After one week there was no pus discharge, but inflammatory gingival overgrowth persisted. Considering the medical condition of the patient and nephrologist's opinion, it was decided to manage the case non-surgically. Full mouth scaling and root planing was completed. Combination of Amoxycillin and Metronidazole was given for seven days (after dose adjustment in consultation with nephrologists). Patient was recalled every month for scaling and root planing.
The response to therapy was poor, inflammatory gingival overgrowth persisted in both the molars [Figure 4] and [Figure 5], there was bleeding on probing, but no pus discharge.
After six months, the patient's CKD deteriorated to stage 5 and was put on haemodialysis twice a week. Though non-surgical periodontal therapy was being continued with monthly recalls, OPG revealed rapid periodontal destruction in 36 and 46 [Figure 6] as compared previous OPG taken six months back [Figure 3]. The inflammatory gingival overgrowth persisted in both the molars.
|Figure 6: OPG after six months showing rapid bone destruction in 36 and 46 regions|
Click here to view
| Discussion|| |
The studies of periodontal status in adults with chronic kidney disease (CKD) performed in the past 10 years are scarce, especially on Indian population. Moreover, most of these studies focused patients on maintenance hemodialysis. ,,,,, This case report highlights the severe periodontal disease in patient who was followed from pre-dialysis stage to stage five. Two notable findings in this case report draw special attention. First, the unusual inflammatory gingival overgrowth in mandibular molar regions which has not been reported previously in CKD patients. Second, the poor response to therapy and rapid periodontal destruction despite the regular non-surgical periodontal intervention. Both these unusual findings highlight our current lack of understanding with regard to etiopathogenesis of periodontal disease in CKD patients.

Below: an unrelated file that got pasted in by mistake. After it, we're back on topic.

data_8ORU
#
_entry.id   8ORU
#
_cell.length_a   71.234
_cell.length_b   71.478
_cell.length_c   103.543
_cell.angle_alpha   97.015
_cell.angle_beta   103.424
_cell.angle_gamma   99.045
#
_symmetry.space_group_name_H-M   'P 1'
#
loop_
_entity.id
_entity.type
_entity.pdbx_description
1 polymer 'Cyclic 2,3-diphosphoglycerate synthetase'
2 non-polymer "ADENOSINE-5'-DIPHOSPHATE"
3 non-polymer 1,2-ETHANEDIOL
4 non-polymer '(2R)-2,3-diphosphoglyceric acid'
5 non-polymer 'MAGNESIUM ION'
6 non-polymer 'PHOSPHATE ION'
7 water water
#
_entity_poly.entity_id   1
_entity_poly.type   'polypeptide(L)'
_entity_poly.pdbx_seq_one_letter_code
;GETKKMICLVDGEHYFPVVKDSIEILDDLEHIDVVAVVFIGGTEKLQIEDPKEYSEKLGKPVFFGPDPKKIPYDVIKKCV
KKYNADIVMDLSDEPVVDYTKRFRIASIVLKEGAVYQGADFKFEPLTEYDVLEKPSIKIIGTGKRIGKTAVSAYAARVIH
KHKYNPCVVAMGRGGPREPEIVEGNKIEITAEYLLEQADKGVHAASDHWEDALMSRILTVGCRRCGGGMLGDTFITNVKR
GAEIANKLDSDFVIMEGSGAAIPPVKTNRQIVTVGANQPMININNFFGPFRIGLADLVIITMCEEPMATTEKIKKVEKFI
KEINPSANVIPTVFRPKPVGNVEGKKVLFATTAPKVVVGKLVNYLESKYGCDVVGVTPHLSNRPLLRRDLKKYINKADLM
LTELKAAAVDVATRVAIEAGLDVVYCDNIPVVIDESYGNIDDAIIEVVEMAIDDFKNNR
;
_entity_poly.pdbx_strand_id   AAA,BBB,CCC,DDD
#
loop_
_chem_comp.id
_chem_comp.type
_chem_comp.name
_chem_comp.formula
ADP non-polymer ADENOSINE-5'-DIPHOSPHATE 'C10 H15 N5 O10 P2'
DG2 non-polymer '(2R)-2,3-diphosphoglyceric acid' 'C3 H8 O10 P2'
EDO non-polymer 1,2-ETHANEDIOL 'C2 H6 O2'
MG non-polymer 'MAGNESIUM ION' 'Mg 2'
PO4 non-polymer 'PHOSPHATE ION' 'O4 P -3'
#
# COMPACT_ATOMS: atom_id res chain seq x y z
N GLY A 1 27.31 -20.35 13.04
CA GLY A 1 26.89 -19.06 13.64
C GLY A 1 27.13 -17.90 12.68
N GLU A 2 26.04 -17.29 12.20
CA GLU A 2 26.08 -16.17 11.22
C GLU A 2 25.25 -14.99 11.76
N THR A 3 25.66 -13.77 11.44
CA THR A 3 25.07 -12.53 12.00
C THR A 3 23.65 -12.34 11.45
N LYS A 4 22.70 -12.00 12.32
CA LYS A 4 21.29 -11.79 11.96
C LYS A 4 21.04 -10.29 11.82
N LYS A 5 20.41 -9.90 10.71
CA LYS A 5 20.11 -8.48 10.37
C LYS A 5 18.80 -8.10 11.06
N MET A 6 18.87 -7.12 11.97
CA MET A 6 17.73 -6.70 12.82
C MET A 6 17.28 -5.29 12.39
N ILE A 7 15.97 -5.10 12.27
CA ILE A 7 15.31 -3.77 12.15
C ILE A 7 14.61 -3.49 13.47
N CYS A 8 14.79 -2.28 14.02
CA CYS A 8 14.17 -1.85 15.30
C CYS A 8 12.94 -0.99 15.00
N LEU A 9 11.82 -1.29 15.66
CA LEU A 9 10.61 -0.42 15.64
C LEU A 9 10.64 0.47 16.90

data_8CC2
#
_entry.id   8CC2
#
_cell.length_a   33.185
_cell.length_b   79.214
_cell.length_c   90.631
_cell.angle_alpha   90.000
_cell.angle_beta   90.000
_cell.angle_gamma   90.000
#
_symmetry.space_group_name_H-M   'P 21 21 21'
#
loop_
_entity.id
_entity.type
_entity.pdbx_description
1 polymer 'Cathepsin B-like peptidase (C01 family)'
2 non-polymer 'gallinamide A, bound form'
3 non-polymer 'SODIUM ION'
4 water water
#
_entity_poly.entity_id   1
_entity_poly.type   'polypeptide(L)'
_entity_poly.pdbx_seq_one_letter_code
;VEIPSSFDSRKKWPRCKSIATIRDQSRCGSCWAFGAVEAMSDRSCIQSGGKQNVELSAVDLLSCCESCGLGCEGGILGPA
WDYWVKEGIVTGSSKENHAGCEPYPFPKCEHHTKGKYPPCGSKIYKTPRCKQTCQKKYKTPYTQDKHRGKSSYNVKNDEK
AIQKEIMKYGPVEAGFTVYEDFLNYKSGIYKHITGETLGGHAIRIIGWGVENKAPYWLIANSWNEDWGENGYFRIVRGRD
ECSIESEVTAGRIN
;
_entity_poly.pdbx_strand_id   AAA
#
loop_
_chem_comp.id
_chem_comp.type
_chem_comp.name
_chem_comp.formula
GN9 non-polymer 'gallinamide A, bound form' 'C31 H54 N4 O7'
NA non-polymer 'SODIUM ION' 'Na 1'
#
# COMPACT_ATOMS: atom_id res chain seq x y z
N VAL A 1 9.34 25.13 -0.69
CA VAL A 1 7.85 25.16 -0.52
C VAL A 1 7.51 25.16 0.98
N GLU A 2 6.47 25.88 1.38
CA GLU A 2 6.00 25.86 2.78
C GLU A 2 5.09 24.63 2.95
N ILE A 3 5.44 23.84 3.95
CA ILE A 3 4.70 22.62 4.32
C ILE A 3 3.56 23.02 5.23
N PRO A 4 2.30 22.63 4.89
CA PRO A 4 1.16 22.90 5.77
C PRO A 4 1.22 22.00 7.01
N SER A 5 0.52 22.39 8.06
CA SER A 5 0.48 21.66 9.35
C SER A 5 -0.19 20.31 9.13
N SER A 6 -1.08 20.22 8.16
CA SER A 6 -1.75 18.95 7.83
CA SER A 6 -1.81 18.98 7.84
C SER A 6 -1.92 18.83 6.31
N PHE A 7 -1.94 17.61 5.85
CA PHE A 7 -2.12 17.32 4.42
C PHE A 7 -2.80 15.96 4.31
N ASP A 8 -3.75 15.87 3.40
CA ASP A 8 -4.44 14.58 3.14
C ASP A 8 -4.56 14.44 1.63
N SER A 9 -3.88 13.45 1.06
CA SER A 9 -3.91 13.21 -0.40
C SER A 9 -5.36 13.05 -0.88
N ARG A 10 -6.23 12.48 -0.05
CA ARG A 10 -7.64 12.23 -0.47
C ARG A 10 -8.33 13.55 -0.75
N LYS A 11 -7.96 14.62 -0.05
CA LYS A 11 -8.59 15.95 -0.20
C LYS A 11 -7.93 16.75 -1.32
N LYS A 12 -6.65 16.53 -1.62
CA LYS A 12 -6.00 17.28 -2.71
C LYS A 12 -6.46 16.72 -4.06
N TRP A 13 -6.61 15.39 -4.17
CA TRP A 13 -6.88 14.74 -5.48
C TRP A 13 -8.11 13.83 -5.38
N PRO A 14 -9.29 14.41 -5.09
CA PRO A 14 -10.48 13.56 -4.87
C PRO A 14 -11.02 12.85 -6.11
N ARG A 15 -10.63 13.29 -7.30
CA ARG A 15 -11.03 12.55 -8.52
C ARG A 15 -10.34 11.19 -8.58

Though the factors associated with CKD responsible for increased prevalence/severity of periodontal disease are not completely understood, they may include hyposalivation and xerostomia, impaired immunity and wound healing, alveolar bone destruction due to renal osteodystrophy, bleeding diathesis, diabetes mellitus, malnutrition and a state of general disability impairing oral hygiene. , Increase in levels of serum osteocalcin and/or GCF osteocalcin in CKD patients may also explain the effect of CKD on periodontal disease, by its effect on bone metabolism.  Morphological examinations of gingival specimens from chronic hemodialysis patients show peculiar and extensive degenerative changes in the area of epithelial cells, which are not observed in subjects with periodontitis but without renal failure.  Some studies also suggest that periodontitis may contribute to systemic inflammatory burden in CKD patients on hemodialysis maintenance therapy. 
The exacerbation of periodontal disease, as patient goes from pre-dialysis phase to dialysis phase, which was seen in this case report, has also been reported by other investigators. ,
The CKD patient with periodontitis is medically complex and presents the dental practitioner with several challenges in the management of their periodontal condition. Accordingly, close communication between the dentist and nephrologist is essential to optimize periodontal management. Among the factors which may complicate the treatment include high prevalence of anemia, clotting deficiencies, hypertension, diabetes and renal osteodystrophy in such patients.
Through this case report we want to attract attention of investigators and motivate them to perform research related to periodontal disease in CKD patients and its effective management. This will not only improve understanding of this complex issue, but will also help thousands of such patients suffering from CKD with periodontal disease.
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[Figure 1], [Figure 2], [Figure 3], [Figure 4], [Figure 5], [Figure 6]